And so, when Within These Lines – the riveting love story of Evelina and Taichi  set in 1941 San Fransisco and later the Manzanar Relocation Centre – became available on NetGalley I simply couldn’t resist. It’s equal parts hopeful and horrifying, which made it impossible not to feel deeply as our two narrators undertook their journeys through the societal landscape of California following the bombing of Pearl Harbour.

Told in split narrative, we’re able to catch glimpses of two sides of the dividing lines. This hard hitting topic was carried tactfully by a sweet and passionate love story of two teens caught in the thick of it all. It helped that Evalina came from an Italian family, and that she was not completely free from the stigma and prejudice that was rampant at the time, as this helped to bridge the chasm between her and Taichi. And the fact that Evalina stayed committed to Taichi even when she had other options or when it would have been easier to walk away makes this story just that much better.

It was painful to see the quiet acquiescence with which many families went to the Manzanar camp simply because they were asked to, the cruelness with which the Japanese were treated even when they were clearly causing no harm, and the ways in which the citizens who were willing to speak out against these injustices were treated in turn. It made perfect sense that Evalina connected with the church group, that she decided to take up a male-dominated field of study at university, and that her advocacy efforts continued on campus.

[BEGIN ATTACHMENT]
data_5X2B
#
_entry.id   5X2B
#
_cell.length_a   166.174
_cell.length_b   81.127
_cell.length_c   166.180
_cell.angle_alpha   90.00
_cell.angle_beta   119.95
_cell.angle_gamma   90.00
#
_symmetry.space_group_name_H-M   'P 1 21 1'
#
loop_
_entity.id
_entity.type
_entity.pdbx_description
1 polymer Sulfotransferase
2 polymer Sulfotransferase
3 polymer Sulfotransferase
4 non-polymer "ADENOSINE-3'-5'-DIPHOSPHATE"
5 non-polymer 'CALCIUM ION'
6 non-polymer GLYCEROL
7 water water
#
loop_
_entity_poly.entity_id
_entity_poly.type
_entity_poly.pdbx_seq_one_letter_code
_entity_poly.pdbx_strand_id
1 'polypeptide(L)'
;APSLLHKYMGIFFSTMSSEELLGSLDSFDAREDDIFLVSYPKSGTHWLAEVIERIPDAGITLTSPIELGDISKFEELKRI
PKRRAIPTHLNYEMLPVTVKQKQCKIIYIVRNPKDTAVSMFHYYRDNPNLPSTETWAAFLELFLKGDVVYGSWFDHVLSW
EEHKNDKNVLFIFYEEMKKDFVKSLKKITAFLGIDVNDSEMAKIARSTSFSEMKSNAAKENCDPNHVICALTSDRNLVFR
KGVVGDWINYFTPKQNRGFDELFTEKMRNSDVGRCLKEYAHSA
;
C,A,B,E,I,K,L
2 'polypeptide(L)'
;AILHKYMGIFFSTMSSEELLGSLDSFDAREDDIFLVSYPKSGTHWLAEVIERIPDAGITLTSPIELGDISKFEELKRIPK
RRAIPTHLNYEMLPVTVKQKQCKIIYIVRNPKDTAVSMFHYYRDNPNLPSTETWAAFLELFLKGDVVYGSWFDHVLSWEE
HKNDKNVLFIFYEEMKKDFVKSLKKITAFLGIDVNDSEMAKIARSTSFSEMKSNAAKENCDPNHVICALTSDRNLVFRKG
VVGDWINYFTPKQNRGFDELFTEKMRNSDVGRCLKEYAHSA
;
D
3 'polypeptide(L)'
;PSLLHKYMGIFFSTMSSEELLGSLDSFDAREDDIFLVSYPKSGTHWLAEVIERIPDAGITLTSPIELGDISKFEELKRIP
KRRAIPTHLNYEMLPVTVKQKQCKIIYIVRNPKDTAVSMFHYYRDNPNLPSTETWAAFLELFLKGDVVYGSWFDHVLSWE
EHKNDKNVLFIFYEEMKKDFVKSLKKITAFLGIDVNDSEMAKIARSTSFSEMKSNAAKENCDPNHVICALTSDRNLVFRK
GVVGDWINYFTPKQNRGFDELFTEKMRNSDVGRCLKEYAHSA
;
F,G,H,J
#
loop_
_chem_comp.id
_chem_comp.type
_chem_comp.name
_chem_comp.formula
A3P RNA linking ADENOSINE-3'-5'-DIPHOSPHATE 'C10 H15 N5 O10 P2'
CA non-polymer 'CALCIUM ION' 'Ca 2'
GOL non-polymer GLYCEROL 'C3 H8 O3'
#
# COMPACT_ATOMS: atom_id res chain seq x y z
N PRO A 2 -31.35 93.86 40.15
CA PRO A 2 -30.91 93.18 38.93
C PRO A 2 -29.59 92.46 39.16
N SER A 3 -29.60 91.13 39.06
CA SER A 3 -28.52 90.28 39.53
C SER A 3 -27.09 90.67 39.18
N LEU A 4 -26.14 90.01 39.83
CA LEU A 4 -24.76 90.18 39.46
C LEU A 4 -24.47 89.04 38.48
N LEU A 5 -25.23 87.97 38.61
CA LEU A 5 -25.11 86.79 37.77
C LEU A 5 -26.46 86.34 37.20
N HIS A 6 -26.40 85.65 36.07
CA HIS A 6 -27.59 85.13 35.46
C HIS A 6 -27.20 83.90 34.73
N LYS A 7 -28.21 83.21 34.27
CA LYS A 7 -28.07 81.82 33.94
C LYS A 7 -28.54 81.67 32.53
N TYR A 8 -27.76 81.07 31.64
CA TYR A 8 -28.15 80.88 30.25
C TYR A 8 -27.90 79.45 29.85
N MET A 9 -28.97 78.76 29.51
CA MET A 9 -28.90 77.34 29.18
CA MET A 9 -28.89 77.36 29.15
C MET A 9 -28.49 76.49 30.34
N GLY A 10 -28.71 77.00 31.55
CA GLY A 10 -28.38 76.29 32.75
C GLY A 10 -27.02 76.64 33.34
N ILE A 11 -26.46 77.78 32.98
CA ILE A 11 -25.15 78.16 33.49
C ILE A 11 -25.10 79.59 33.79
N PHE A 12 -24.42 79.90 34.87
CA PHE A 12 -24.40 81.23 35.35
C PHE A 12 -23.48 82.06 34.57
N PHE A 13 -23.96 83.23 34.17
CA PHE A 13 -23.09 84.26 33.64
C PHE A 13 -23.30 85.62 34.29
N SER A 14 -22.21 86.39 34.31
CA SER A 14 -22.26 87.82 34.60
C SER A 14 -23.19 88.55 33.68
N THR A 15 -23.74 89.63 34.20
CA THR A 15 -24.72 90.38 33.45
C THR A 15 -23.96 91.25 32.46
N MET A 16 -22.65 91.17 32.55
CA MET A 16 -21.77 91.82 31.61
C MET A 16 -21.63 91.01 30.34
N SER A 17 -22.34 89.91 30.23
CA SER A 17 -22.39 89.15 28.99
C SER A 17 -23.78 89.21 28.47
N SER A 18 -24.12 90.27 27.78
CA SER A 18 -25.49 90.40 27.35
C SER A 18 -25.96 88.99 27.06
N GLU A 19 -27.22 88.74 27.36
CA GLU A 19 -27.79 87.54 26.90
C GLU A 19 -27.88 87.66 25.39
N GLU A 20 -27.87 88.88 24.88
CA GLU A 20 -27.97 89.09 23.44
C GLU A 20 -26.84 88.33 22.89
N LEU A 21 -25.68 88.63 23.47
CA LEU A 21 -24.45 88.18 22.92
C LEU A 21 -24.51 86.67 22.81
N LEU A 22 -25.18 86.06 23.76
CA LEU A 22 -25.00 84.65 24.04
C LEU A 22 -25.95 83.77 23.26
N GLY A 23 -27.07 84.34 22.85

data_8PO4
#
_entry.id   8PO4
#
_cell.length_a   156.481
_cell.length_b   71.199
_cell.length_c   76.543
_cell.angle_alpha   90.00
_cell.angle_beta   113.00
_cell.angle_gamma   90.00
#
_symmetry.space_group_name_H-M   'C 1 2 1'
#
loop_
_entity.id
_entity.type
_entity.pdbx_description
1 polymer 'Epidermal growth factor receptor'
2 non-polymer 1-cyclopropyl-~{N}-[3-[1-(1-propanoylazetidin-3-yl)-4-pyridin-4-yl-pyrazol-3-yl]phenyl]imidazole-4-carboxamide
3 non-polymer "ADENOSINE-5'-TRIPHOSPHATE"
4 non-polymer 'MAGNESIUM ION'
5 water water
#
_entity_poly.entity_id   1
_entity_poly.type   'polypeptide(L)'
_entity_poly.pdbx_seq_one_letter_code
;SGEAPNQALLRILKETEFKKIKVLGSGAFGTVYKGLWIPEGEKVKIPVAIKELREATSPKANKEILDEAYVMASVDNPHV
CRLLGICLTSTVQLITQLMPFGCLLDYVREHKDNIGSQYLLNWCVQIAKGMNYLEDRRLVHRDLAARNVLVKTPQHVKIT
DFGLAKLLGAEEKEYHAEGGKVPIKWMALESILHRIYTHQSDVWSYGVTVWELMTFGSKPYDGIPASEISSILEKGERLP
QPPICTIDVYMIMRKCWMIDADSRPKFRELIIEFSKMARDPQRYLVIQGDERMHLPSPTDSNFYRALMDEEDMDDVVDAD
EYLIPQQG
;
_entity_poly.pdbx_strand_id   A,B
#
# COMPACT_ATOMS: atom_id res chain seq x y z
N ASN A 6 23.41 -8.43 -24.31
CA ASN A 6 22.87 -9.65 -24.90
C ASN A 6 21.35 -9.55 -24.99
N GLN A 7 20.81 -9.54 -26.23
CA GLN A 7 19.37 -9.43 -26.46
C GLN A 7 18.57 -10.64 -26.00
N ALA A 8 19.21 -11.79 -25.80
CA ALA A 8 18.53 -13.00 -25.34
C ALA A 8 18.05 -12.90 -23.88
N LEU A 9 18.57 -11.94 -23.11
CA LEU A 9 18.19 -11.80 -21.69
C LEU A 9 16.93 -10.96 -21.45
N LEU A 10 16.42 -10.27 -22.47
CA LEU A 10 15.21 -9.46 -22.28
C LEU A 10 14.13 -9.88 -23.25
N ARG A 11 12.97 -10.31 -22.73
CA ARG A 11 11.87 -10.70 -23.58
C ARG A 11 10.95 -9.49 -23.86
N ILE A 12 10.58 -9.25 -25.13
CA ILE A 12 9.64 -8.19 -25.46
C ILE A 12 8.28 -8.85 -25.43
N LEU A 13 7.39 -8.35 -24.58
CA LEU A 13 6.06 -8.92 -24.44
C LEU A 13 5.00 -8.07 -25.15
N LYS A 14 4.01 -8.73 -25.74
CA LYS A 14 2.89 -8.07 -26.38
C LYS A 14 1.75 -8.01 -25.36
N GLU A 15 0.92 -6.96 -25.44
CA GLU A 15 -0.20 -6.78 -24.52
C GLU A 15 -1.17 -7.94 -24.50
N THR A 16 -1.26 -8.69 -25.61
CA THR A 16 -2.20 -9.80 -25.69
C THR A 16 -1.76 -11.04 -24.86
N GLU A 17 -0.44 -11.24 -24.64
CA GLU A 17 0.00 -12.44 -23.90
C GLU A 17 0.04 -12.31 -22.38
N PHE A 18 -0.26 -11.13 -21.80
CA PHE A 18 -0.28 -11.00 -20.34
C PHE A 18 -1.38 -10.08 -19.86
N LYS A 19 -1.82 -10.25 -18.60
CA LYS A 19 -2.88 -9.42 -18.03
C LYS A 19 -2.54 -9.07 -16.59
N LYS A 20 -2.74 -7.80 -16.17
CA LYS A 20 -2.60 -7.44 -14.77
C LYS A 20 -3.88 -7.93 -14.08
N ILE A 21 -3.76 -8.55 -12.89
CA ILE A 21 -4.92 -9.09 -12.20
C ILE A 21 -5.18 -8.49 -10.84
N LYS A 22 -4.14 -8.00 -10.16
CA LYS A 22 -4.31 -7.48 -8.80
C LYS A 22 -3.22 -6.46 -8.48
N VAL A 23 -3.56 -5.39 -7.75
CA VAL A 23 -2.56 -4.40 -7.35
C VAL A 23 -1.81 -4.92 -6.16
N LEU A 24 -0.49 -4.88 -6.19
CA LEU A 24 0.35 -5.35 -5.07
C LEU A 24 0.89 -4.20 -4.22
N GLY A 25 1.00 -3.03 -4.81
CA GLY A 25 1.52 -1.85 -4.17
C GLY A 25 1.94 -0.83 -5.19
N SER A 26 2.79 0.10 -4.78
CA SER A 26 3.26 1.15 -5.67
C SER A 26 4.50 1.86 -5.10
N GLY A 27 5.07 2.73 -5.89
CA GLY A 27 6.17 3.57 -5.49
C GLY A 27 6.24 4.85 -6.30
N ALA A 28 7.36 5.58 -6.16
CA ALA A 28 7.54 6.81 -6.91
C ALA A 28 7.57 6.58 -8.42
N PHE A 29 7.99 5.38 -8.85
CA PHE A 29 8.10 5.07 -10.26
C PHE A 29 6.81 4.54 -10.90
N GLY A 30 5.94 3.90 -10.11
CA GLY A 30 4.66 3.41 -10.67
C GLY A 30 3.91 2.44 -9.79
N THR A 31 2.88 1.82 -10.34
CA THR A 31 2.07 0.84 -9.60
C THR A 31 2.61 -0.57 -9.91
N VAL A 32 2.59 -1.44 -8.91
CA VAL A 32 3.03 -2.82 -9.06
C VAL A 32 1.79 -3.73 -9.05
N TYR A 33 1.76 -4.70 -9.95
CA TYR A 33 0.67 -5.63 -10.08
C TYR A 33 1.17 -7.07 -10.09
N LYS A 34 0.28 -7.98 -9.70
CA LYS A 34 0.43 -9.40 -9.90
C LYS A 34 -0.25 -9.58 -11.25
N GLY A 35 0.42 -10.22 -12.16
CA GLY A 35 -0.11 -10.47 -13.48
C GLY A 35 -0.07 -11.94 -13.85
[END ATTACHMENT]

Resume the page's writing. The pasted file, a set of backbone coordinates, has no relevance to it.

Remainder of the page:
Taichi showed a different kind of strength and offered the perfect balance to Evalina’s stubborn and headstrong ways. He is quiet and contemplative, worried about disappointing his family, and always careful not to make waves. And though it broke my heart to read, I appreciated how he tried to protect Evalina from the reality of what he and his family were enduring. Also, I was completely undone by lengths he went through to protect and support his sister, provide for his mother, and eventually the steps that he took to keep the peace within the camp when tensions began to rise.

While there is a small amount of action, Within These Lines is driven by string characters, flawless research, and an exquisite attention to detail which brings all of the pieces together. Not only are Taichi and Evelina sweet and relatable, they are supported by a cast of excellent secondary characters. It’s beautifully written, highly emotive, and absolutely breathtaking.

Would I recommend this book? Absolutely!

But be warned, this one will require a box of tissues close at hand.


Many thanks to NetGalley for providing a copy in exchange for an honest review.

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#BlogTour #Review: The Librarian of Auschwitz by #HistoricalFiction #WWIIFiction